The article I found for this conceptual objective is from skyandtelescopeDid Betelgeuse Swallow Its Companion?.”and it is titled “
This article is about the star Betelgeuse. Astronomers have not been able to estimate when the star will explode, among other things. Betelgeuse’s surface temperature, mass, luminosity, and distance also aren’t known. There have been guesses made recently as to the mass, energy output, surface temperature and diameter of the star but all of these guesses depend on how far away Betelgeuse is, which is not 100% known. The article also discusses the idea that Betelgeuse could have formed as part of a binary star system but then swallowed the other star when it turned into a Red Supergiant. Apparently there is a 1-in-5 chance that most massive, solitary stars seen today are actually mergers of two paired suns into one. There is evidence of this fact. Betelgeuse is surrounded by a a double-rimmed shell of matter that astronomers say would be exactly where it would be if Betelgeuse “burped” while eating the other star 100,000 years ago.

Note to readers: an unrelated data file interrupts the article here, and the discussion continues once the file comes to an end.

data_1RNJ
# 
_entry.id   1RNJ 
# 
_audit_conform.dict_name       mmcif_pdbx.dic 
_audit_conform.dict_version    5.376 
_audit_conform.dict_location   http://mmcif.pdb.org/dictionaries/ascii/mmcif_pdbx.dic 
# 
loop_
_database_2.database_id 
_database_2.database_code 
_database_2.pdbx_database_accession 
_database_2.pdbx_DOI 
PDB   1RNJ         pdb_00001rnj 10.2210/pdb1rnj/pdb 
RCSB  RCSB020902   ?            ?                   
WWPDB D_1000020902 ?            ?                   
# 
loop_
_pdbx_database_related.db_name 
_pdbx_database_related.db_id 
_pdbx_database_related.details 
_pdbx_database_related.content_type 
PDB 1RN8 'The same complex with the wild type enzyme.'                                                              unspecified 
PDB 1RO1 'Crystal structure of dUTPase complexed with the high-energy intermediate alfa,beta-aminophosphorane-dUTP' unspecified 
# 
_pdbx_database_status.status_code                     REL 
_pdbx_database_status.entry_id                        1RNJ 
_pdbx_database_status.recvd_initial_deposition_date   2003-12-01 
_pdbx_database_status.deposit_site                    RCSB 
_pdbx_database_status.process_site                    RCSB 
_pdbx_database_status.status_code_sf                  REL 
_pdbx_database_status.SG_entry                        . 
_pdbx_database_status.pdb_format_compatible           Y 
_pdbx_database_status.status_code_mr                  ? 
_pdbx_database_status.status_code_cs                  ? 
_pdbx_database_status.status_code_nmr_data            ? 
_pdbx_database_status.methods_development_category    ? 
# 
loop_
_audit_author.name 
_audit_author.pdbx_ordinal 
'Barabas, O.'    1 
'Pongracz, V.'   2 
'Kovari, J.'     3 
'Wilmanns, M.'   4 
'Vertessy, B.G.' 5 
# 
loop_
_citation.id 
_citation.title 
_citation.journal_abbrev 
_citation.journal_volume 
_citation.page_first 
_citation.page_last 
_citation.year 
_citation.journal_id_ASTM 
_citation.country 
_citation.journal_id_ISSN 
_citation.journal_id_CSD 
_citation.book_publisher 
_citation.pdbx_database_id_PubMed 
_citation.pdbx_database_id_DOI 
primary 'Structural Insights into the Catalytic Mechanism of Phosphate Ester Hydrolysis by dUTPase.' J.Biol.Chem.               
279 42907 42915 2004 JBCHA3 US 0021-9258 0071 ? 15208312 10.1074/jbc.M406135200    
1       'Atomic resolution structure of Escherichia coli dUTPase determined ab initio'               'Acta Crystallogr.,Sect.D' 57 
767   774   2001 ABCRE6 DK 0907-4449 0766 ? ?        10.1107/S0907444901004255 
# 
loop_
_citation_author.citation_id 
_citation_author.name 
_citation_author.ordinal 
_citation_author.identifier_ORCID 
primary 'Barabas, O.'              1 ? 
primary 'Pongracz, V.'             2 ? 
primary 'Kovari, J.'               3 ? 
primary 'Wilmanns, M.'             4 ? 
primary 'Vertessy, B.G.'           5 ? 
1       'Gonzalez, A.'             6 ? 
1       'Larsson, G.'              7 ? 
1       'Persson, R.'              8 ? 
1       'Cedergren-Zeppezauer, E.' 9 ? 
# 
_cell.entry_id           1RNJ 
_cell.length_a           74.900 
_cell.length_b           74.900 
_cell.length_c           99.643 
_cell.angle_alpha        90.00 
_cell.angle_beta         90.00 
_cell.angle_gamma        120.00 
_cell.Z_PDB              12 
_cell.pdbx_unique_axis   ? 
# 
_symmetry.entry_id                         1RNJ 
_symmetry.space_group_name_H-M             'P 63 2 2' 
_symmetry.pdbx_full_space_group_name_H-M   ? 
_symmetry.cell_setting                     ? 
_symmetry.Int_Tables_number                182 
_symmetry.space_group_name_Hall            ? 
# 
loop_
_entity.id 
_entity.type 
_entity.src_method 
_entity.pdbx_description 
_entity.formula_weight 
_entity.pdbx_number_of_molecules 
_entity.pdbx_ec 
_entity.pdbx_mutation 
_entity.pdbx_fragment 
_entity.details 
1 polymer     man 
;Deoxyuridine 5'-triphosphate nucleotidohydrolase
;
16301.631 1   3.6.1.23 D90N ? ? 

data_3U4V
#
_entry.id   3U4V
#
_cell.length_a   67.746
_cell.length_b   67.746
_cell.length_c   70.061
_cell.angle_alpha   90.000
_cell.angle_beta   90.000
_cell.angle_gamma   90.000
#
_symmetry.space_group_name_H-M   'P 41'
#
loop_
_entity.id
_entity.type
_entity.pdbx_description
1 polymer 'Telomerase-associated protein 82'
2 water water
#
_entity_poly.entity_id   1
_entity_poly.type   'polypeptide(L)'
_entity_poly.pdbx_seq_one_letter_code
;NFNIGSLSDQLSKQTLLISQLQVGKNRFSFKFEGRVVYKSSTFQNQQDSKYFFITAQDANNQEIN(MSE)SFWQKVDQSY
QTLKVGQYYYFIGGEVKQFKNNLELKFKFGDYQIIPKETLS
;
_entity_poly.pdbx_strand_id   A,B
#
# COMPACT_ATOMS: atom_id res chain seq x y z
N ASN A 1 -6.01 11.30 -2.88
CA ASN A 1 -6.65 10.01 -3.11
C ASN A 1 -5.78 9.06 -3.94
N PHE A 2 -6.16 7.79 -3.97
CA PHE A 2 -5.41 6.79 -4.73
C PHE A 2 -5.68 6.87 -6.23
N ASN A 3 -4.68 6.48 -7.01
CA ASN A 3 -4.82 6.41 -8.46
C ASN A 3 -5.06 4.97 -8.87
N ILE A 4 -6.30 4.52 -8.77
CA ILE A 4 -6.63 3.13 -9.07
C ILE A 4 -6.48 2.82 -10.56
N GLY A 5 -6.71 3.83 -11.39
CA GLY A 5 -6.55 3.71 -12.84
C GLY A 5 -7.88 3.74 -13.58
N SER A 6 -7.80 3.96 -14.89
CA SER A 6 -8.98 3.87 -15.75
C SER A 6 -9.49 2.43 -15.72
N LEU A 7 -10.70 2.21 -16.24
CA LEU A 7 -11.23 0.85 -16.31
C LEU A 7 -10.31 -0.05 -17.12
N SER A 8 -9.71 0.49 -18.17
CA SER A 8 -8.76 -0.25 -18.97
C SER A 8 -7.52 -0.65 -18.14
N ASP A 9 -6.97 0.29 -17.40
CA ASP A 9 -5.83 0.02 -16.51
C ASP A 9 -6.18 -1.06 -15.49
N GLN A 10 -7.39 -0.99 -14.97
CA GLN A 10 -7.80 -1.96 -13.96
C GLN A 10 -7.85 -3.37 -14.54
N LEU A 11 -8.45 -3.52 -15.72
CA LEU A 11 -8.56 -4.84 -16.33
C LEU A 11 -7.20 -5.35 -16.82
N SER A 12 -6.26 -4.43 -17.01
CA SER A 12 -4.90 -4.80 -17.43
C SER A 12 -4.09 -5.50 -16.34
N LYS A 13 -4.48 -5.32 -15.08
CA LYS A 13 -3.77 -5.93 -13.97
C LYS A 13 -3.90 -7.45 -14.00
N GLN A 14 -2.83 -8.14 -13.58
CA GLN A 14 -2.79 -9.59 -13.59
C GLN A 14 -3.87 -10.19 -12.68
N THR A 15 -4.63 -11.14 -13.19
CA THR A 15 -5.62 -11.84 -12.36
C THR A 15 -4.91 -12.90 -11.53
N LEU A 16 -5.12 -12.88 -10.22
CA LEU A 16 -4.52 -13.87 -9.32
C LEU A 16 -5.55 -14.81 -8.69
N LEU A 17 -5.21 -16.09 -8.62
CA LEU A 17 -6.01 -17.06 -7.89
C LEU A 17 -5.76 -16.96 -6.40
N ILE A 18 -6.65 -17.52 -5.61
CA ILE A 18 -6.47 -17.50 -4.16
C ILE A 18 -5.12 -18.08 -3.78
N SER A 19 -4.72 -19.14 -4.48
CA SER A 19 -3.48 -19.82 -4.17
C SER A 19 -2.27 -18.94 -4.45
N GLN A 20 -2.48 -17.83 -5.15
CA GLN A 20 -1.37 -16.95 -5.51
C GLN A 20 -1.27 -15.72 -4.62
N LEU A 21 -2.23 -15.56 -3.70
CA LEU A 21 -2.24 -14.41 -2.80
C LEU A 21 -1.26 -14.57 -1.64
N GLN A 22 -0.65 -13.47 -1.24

How I can connect this to our conceptual objective is by what we learned in class and lecture tutorials. According to the article not much is for certain about Betelgeuse’s temperature or luminosity. If we did know these things we would be able to figure out more about the stars spectral type and absolute magnitude according to the H-R Diagram. Using the H-R Diagram we do know a few things about Betelgeuse. Stars that are brighter than expected compared to main sequence stars are large and are called giants or supergiants. We know that Betelgeuse is a Red Supergiant, so it is very bright but also cool.
This article wasn’t all that interesting to me. I have seen too many articles recently that have been about massive black holes flying through space or stars exploding in huge displays of awesome. This was just simply about a theory that a star maybe ate a second star. Compared to many of the other articles I’ve read recently it just wasn’t as compelling.